Interesting vs. Actionable

“Distinguishing the signal from the noise requires both scientific knowledge and self-knowledge.” – Nate Silver

Records are made to be broken. We saw that in spades last week.

For the first time in history, the S&P 500 declined 9 days in a row while the Volatility Index (VIX) rose for 9 straight days.


The S&P 500’s 9 consecutive days of losses has only happened a handful of times in history, last occurring in December 1980.


The 9 straight up days for the Volatilty Index (VIX) is a new record.


Are these stats interesting? Yes.

Are they actionable? No. Certainly not in their current form and perhaps not in any form.

There are many interesting things that go on in markets on a daily basis, but few of those warrant an actual buy/sell decision. Because these streaks are rare (the S&P has only declined 6 or more consecutive days 127 times since 1928), there is little precedent for what will happen next. Making a wholesale change in your portfolio based on small samples probably isn’t the best idea for a long-term investor.

But what do the odds suggest? Good question. At the very least we can evaluate the evidence to dispel some myths. Many seem to be saying that the long string of declines is an omen of impending doom. Surely the market would not go down 9 days in a row, they say, unless something bad was about to happen.

Is that in fact the case?


When the S&P has a long string of declines in the past (6 or more consecutive days), what we find is the following:

a) the market tends to go up,

b) with a higher average return from 3 months to 12 months forward, and

c) with a higher probability of positive returns.


Interesting? Yes.

Actionable? I’m still not sure. It certainly disproves the myth that long streaks of negative returns are likely to be followed by more negative returns. But whether it’s actionable depends on many factors: 1) whether you are an investor or a trader (what’s your time frame), 2) how you’re currently positioned, 3) how you interpret the data (is it statistically significant or due to chance), 4) how does the data interact with other market factors/studies, and 5) what do you intend to do with it (what exactly is your strategy in using the data and will you stick with it?).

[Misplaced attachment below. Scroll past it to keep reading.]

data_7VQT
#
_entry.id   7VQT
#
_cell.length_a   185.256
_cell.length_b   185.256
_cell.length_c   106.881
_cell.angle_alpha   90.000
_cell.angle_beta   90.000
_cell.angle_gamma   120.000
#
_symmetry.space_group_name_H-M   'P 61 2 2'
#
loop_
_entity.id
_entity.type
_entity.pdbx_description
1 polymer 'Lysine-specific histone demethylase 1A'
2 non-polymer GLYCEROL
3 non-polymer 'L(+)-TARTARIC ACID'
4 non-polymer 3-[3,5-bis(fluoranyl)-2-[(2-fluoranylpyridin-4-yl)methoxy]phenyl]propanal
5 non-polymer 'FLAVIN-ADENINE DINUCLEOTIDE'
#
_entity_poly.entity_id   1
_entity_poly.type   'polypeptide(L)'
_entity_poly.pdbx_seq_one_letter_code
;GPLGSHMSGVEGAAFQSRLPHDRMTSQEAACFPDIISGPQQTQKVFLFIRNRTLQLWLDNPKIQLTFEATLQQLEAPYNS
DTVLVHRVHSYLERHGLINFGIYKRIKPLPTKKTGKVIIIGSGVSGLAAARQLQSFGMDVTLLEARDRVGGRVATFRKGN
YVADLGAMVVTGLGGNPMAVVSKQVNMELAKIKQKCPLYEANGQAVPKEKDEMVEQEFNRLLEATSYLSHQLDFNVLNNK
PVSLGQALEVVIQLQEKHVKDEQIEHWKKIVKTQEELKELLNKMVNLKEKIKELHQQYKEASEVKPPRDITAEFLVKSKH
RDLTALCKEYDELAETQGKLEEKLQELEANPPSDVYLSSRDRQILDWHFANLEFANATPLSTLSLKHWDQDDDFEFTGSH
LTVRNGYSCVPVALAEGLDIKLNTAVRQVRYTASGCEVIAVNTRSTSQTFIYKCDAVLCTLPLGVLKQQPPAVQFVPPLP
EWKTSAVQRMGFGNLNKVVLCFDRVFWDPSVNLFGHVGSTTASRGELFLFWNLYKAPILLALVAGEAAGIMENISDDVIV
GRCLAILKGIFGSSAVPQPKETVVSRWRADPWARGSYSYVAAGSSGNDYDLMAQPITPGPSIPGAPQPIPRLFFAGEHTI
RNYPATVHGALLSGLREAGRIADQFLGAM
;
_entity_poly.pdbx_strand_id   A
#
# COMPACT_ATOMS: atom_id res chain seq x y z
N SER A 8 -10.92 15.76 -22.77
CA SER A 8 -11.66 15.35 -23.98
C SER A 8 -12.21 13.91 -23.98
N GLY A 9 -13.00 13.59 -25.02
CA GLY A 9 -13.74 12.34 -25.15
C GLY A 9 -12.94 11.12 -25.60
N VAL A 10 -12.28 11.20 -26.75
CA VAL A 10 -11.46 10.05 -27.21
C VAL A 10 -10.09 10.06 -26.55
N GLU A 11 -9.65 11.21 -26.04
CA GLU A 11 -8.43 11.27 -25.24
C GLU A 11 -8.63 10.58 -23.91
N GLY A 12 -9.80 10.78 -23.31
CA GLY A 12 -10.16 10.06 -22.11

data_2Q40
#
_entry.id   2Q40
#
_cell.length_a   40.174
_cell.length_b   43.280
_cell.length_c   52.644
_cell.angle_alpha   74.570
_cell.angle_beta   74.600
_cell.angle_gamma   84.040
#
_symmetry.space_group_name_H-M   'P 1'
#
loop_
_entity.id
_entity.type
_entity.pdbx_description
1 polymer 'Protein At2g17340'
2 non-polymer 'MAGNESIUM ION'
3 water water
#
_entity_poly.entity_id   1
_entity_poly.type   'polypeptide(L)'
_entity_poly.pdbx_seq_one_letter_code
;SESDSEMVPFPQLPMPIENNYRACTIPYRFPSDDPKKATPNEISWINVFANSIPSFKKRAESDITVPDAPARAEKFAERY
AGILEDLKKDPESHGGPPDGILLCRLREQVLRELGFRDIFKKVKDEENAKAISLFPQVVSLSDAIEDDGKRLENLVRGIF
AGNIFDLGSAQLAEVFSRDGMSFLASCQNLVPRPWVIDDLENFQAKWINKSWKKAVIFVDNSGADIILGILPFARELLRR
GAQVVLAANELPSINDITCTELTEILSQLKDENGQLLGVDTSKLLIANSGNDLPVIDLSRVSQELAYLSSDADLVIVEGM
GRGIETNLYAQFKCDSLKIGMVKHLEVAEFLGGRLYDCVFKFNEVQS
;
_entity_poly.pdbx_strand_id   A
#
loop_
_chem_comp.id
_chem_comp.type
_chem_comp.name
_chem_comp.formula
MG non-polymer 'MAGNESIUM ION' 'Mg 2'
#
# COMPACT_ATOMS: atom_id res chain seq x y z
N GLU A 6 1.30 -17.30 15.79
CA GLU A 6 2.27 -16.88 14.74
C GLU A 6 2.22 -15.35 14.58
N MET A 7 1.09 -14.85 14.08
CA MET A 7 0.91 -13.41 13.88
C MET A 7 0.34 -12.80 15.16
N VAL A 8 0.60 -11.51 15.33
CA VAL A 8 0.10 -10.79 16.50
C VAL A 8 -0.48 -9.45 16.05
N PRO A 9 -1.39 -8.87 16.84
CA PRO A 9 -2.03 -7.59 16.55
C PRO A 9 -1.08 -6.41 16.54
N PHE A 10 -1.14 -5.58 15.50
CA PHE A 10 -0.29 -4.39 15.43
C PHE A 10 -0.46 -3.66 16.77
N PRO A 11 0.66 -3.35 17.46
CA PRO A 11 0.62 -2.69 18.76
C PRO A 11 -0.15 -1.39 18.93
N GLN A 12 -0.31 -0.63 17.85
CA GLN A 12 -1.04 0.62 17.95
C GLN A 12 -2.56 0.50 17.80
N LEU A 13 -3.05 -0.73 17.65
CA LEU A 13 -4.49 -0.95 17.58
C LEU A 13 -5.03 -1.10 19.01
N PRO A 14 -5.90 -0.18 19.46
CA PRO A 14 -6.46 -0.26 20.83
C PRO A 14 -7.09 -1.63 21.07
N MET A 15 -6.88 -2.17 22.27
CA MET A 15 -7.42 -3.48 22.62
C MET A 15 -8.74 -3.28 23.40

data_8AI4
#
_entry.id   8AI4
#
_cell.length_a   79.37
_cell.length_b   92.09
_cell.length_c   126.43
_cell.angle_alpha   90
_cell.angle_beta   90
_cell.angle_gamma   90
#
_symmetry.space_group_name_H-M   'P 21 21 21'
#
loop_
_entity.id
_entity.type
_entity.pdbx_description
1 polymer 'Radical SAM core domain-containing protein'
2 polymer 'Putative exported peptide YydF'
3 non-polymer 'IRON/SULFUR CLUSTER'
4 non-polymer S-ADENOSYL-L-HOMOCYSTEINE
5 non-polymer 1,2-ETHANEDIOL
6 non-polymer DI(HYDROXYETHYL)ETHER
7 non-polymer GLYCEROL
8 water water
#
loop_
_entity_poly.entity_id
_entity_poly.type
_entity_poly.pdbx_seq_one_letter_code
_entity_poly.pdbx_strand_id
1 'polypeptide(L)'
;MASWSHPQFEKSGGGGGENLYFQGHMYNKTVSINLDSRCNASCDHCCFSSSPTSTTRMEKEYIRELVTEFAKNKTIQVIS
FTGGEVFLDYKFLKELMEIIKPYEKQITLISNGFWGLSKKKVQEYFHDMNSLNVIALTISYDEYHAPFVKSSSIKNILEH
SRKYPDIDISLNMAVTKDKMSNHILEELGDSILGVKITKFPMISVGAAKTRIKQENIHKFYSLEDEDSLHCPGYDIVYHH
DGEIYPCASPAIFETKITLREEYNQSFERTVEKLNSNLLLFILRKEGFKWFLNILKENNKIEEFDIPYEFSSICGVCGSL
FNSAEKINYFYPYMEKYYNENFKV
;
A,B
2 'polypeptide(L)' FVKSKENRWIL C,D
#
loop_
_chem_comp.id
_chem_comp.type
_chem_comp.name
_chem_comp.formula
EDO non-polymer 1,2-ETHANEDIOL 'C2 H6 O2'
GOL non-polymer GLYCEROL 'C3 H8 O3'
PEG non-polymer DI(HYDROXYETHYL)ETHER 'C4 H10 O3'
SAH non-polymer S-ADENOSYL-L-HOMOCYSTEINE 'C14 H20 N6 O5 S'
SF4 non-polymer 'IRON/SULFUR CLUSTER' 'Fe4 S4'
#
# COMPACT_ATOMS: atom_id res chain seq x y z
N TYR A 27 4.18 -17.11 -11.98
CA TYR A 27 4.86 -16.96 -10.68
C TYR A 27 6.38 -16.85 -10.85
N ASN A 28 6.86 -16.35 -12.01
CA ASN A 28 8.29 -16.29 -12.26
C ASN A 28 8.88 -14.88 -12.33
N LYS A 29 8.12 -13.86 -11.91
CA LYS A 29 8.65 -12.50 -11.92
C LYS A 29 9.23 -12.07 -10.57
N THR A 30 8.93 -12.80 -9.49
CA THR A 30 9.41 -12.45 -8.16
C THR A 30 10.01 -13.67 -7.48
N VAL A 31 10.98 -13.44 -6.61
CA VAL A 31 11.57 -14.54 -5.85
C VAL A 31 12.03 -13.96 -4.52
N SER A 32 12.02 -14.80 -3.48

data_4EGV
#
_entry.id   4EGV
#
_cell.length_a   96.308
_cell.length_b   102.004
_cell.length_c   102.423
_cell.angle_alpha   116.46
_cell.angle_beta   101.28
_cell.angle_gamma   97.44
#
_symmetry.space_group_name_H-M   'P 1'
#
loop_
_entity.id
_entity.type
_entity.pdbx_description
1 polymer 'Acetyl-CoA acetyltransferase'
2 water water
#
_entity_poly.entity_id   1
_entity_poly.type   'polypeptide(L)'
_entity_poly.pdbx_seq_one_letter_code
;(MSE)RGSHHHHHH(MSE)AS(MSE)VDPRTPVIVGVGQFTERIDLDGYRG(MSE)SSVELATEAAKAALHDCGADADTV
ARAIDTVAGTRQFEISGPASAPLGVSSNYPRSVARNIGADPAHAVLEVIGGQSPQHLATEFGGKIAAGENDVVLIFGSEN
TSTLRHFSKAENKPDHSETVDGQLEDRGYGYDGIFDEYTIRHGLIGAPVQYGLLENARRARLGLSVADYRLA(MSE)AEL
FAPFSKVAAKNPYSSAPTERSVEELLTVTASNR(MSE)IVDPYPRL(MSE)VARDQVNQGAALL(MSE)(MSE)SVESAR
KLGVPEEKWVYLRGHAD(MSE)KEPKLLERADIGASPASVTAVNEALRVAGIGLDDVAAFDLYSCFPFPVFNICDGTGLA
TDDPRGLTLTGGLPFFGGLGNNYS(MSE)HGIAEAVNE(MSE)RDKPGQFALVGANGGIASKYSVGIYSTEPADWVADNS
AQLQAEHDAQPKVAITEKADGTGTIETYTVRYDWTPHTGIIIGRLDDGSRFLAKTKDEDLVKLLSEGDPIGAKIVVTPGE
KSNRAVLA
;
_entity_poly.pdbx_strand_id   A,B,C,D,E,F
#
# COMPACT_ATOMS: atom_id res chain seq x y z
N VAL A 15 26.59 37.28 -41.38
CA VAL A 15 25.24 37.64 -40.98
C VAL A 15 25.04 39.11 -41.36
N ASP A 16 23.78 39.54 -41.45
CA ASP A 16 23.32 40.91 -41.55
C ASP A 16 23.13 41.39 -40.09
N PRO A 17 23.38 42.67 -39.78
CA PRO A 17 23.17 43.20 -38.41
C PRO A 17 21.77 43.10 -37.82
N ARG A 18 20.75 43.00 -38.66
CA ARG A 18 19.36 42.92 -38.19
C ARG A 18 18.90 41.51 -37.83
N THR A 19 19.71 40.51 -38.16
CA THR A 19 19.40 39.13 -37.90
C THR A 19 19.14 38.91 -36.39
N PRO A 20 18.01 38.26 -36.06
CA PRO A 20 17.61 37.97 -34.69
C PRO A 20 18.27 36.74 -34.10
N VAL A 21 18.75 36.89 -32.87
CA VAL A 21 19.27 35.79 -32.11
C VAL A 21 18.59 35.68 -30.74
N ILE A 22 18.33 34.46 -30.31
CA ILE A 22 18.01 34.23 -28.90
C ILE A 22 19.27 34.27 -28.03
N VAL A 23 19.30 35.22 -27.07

I’ll spare you the details of analyzing each of these factors and just say the hurdle is exceedingly high in turning interesting information into something actionable.

Does that mean it is entirely useless? Not necessarily, because even if we don’t act on it we can still use it to prevent ourselves from doing something stupid:

  • For a trader, that would mean going short or selling longs on the belief that a long down streak means a likelihood of further declines. We know from the data it means no such thing and the odds actually seem to favor the opposite.
  • For an investor, that would mean selling down your equity allocation or putting your dollar-cost-average plan on hold. We know from the data that long streaks of declines are not valid reasons for long-term investors to sell. If anything, they seem to offer an opportunity (on average) to add at lower prices.

And so perhaps we have uncovered something here that is both interesting and actionable, even that “action” is really “inaction,” preventing you from doing harm.

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Related Posts:

First, Do No Harm

Overbought, Oversold, and the Great Paradox in Markets

This writing is for informational purposes only and does not constitute an offer to sell, a solicitation to buy, or a recommendation regarding any securities transaction, or as an offer to provide advisory or other services by Pension Partners, LLC in any jurisdiction in which such offer, solicitation, purchase or sale would be unlawful under the securities laws of such jurisdiction. The information contained in this writing should not be construed as financial or investment advice on any subject matter. Pension Partners, LLC expressly disclaims all liability in respect to actions taken based on any or all of the information on this writing.



Charlie Bilello is the Director of Research at Pension Partners, LLC, an investment advisor that manages mutual funds and separate accounts.  He is the co-author of four award-winning research papers on market anomalies and investing. Mr. Bilello is responsible for strategy development, investment research and communicating the firm’s investment themes and portfolio positioning to clients. Prior to joining Pension Partners, he was the Managing Member of Momentum Global Advisors and previously held positions as a Credit, Equity and Hedge Fund Analyst at billion dollar alternative investment firms.

Mr. Bilello holds a J.D. and M.B.A. in Finance and Accounting from Fordham University and a B.A. in Economics from Binghamton University. He is a Chartered Market Technician (CMT) and a Member of the Market Technicians Association. Mr. Bilello also holds the Certified Public Accountant (CPA) certificate.

You can follow Charlie on twitter here.


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